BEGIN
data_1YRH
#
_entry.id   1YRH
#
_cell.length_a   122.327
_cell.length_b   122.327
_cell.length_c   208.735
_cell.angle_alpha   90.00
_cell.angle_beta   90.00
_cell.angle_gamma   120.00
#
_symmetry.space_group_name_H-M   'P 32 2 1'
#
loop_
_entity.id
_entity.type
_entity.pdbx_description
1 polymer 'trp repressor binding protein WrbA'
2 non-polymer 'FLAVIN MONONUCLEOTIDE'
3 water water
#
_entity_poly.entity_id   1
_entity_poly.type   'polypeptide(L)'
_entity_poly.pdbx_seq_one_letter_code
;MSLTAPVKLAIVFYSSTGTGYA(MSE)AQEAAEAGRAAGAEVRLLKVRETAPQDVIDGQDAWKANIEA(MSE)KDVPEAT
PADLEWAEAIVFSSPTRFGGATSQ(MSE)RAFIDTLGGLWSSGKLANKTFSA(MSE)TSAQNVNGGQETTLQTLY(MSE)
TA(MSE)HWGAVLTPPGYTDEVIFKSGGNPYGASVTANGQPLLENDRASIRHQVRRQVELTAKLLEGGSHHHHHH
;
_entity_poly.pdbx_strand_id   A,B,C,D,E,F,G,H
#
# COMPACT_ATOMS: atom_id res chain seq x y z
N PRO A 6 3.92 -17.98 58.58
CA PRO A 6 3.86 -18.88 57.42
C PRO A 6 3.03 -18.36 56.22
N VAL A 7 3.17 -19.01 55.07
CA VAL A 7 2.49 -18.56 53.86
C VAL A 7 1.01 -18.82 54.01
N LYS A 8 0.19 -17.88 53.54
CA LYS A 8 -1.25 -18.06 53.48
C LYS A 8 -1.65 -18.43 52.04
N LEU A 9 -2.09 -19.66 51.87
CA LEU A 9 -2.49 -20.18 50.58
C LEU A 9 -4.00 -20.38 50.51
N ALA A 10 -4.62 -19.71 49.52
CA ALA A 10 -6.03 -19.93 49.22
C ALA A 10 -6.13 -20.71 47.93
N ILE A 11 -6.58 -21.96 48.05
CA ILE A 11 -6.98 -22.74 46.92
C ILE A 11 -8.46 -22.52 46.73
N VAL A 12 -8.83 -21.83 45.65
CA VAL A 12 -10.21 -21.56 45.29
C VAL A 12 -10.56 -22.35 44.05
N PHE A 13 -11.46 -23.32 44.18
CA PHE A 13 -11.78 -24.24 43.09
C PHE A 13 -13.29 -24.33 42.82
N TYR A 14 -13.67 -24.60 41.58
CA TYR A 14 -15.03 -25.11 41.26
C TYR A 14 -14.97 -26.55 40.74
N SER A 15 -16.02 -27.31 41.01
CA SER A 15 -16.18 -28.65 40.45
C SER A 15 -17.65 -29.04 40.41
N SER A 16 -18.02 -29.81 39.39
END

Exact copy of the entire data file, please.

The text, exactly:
data_1YRH
#
_entry.id   1YRH
#
_cell.length_a   122.327
_cell.length_b   122.327
_cell.length_c   208.735
_cell.angle_alpha   90.00
_cell.angle_beta   90.00
_cell.angle_gamma   120.00
#
_symmetry.space_group_name_H-M   'P 32 2 1'
#
loop_
_entity.id
_entity.type
_entity.pdbx_description
1 polymer 'trp repressor binding protein WrbA'
2 non-polymer 'FLAVIN MONONUCLEOTIDE'
3 water water
#
_entity_poly.entity_id   1
_entity_poly.type   'polypeptide(L)'
_entity_poly.pdbx_seq_one_letter_code
;MSLTAPVKLAIVFYSSTGTGYA(MSE)AQEAAEAGRAAGAEVRLLKVRETAPQDVIDGQDAWKANIEA(MSE)KDVPEAT
PADLEWAEAIVFSSPTRFGGATSQ(MSE)RAFIDTLGGLWSSGKLANKTFSA(MSE)TSAQNVNGGQETTLQTLY(MSE)
TA(MSE)HWGAVLTPPGYTDEVIFKSGGNPYGASVTANGQPLLENDRASIRHQVRRQVELTAKLLEGGSHHHHHH
;
_entity_poly.pdbx_strand_id   A,B,C,D,E,F,G,H
#
# COMPACT_ATOMS: atom_id res chain seq x y z
N PRO A 6 3.92 -17.98 58.58
CA PRO A 6 3.86 -18.88 57.42
C PRO A 6 3.03 -18.36 56.22
N VAL A 7 3.17 -19.01 55.07
CA VAL A 7 2.49 -18.56 53.86
C VAL A 7 1.01 -18.82 54.01
N LYS A 8 0.19 -17.88 53.54
CA LYS A 8 -1.25 -18.06 53.48
C LYS A 8 -1.65 -18.43 52.04
N LEU A 9 -2.09 -19.66 51.87
CA LEU A 9 -2.49 -20.18 50.58
C LEU A 9 -4.00 -20.38 50.51
N ALA A 10 -4.62 -19.71 49.52
CA ALA A 10 -6.03 -19.93 49.22
C ALA A 10 -6.13 -20.71 47.93
N ILE A 11 -6.58 -21.96 48.05
CA ILE A 11 -6.98 -22.74 46.92
C ILE A 11 -8.46 -22.52 46.73
N VAL A 12 -8.83 -21.83 45.65
CA VAL A 12 -10.21 -21.56 45.29
C VAL A 12 -10.56 -22.35 44.05
N PHE A 13 -11.46 -23.32 44.18
CA PHE A 13 -11.78 -24.24 43.09
C PHE A 13 -13.29 -24.33 42.82
N TYR A 14 -13.67 -24.60 41.58
CA TYR A 14 -15.03 -25.11 41.26
C TYR A 14 -14.97 -26.55 40.74
N SER A 15 -16.02 -27.31 41.01
CA SER A 15 -16.18 -28.65 40.45
C SER A 15 -17.65 -29.04 40.41
N SER A 16 -18.02 -29.81 39.39